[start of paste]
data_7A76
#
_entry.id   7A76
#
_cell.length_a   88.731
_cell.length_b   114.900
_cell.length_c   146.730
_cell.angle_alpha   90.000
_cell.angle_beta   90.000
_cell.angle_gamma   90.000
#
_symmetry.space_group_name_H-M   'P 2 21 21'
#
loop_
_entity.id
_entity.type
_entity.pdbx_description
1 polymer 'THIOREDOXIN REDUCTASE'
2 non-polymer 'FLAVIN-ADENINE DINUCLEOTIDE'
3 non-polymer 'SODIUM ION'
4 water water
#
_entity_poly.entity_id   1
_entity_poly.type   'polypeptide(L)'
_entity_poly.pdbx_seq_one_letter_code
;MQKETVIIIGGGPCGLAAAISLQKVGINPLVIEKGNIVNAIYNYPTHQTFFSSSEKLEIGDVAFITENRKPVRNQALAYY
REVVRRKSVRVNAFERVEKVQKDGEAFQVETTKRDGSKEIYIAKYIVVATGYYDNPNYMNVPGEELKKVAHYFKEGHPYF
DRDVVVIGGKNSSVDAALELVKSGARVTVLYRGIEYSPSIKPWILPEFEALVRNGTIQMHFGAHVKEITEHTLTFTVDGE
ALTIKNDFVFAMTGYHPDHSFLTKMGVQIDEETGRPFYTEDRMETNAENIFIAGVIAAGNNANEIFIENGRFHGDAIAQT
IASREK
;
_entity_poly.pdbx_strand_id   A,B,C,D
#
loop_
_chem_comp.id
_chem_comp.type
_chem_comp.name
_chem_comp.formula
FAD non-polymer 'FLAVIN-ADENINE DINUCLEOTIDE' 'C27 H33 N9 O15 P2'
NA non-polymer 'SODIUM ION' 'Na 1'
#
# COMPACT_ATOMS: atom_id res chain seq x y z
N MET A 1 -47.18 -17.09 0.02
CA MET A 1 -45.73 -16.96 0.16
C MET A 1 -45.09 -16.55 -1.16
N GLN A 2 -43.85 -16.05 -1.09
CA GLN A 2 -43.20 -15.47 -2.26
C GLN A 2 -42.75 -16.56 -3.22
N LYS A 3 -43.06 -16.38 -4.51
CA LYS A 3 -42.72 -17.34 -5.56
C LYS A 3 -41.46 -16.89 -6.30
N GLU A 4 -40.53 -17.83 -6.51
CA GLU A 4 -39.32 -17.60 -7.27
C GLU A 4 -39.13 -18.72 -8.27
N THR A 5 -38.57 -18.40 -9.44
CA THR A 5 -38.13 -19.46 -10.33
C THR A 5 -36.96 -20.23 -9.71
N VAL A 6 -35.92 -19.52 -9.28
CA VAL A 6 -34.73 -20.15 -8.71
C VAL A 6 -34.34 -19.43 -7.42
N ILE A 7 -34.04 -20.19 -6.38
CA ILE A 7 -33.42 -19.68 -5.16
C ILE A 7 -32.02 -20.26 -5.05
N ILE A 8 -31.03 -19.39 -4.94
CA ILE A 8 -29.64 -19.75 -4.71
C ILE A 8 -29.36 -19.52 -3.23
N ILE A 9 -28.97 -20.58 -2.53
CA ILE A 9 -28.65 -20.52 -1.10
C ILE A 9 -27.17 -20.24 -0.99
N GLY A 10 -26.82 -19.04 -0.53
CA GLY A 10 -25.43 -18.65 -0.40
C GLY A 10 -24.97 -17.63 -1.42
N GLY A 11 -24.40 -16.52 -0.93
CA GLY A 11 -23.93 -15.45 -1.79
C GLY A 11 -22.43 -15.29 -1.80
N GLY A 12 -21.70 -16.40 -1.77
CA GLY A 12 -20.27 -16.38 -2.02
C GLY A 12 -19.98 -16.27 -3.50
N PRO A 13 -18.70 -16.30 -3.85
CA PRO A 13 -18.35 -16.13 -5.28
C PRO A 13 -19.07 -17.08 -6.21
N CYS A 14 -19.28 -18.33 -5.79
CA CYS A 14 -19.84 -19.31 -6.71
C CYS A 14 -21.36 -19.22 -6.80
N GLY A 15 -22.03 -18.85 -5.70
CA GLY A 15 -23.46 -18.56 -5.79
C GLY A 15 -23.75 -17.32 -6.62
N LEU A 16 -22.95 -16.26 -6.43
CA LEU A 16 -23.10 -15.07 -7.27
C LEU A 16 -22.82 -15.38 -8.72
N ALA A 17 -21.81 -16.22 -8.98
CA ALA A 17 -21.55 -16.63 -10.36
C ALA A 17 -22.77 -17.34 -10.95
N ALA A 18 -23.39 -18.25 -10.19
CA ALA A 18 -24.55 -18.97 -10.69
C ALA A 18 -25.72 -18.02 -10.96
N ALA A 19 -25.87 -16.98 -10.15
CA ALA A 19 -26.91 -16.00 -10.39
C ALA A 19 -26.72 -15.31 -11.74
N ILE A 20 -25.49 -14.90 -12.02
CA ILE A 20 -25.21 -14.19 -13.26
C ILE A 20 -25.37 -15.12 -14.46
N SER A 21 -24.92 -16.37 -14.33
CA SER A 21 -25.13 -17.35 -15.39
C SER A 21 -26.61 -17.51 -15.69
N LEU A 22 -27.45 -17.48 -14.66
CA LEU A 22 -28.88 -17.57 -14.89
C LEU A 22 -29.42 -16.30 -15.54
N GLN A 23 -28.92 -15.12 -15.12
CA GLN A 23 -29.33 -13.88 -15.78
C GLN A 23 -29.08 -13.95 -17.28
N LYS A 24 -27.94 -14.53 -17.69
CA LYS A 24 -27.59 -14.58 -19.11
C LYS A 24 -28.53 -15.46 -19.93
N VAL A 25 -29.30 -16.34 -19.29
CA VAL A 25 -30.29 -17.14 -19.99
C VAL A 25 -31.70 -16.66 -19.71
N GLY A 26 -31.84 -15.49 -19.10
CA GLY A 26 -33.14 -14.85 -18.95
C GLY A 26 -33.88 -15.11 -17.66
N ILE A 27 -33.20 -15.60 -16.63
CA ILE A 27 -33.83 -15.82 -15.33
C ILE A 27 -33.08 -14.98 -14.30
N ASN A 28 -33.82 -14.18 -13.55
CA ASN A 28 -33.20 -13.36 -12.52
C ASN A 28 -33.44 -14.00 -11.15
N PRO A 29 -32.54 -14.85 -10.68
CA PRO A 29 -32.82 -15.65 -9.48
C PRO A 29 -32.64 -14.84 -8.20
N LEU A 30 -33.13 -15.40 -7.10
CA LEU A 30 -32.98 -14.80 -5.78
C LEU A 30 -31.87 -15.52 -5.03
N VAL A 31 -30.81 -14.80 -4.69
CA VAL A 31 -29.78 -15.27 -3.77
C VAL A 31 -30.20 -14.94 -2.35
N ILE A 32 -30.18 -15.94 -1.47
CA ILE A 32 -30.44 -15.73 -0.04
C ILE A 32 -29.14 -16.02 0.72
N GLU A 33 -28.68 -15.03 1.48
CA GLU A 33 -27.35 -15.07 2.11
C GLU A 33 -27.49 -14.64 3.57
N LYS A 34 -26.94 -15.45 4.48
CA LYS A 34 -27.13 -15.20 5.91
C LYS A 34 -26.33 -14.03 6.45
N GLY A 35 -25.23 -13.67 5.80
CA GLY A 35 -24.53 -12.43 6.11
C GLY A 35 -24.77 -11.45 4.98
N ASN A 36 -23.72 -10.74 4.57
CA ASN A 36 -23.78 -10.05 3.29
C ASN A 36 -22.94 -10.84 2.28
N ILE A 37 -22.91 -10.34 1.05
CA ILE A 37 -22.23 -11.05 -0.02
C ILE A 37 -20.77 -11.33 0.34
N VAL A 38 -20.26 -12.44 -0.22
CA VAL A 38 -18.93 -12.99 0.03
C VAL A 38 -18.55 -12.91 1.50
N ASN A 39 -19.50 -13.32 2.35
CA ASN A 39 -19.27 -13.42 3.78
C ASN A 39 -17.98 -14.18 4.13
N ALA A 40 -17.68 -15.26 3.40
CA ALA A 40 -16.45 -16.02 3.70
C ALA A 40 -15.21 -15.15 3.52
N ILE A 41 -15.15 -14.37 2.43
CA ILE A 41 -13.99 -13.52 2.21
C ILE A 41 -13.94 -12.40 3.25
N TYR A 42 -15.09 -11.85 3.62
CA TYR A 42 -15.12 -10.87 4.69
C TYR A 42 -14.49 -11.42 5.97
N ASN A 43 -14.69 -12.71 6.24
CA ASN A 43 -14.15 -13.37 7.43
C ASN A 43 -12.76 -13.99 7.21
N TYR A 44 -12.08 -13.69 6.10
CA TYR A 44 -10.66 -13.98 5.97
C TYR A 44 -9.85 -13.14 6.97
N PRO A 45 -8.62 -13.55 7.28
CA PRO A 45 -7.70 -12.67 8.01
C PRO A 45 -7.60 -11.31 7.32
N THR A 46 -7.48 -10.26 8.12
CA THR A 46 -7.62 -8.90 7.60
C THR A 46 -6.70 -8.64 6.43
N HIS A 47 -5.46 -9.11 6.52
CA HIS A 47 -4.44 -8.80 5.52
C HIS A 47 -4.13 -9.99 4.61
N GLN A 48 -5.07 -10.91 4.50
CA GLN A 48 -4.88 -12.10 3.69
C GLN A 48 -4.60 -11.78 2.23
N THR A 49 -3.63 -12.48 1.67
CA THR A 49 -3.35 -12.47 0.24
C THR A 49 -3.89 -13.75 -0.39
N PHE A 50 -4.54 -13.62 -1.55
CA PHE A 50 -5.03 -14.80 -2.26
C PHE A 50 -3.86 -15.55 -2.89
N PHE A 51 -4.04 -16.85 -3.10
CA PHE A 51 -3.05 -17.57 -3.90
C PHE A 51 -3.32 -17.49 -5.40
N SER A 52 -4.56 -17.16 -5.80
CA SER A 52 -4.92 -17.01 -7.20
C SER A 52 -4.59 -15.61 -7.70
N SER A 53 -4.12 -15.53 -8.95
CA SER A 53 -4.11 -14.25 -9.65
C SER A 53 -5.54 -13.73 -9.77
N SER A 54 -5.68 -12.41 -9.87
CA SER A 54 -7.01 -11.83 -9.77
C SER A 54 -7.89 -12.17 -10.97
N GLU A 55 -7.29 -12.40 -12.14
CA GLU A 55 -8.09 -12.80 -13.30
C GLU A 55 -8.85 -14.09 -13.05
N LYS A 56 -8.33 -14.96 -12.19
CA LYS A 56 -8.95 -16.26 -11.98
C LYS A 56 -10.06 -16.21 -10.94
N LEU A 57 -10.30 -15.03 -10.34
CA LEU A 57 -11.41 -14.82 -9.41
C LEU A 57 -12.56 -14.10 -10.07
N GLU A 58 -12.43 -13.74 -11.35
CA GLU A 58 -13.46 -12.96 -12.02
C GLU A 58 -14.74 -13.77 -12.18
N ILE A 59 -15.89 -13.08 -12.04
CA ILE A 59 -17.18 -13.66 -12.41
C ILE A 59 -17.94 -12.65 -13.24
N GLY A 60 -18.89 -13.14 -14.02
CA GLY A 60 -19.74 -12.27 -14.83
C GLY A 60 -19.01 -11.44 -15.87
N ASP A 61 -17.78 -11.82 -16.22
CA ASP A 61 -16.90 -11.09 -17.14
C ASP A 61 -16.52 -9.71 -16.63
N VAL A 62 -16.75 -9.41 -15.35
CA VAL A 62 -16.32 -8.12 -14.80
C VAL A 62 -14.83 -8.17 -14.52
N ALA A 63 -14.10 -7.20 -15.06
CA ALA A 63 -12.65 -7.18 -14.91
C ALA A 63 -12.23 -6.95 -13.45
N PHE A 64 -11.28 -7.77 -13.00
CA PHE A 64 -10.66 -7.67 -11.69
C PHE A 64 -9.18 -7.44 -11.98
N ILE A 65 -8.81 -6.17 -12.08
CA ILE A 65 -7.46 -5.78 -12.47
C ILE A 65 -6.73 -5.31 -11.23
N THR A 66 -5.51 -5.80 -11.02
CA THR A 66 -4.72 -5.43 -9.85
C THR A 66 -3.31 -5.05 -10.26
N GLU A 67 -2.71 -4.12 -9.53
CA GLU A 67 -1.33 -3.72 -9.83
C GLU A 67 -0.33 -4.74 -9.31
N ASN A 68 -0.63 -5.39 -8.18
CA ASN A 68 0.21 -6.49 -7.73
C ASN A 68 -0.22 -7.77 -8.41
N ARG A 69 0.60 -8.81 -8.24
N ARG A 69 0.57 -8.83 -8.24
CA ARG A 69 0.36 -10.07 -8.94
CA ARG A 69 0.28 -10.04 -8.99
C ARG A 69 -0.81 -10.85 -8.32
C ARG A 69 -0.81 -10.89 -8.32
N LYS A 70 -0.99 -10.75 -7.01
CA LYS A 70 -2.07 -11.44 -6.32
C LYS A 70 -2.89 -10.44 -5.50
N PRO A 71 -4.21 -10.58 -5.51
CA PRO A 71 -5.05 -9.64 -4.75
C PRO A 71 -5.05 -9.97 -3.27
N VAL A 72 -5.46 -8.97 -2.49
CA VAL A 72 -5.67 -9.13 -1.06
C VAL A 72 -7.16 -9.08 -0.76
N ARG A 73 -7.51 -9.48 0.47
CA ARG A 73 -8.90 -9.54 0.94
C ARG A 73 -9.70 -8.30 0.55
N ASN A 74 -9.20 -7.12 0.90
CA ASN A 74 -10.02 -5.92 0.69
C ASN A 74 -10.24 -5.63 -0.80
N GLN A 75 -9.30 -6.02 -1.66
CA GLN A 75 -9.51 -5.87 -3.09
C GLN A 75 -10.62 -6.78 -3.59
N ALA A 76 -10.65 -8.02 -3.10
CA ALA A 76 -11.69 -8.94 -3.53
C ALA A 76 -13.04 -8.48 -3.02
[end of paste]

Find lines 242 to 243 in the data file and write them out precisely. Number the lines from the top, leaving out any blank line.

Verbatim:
CA GLU A 67 -1.33 -3.72 -9.83
C GLU A 67 -0.33 -4.74 -9.31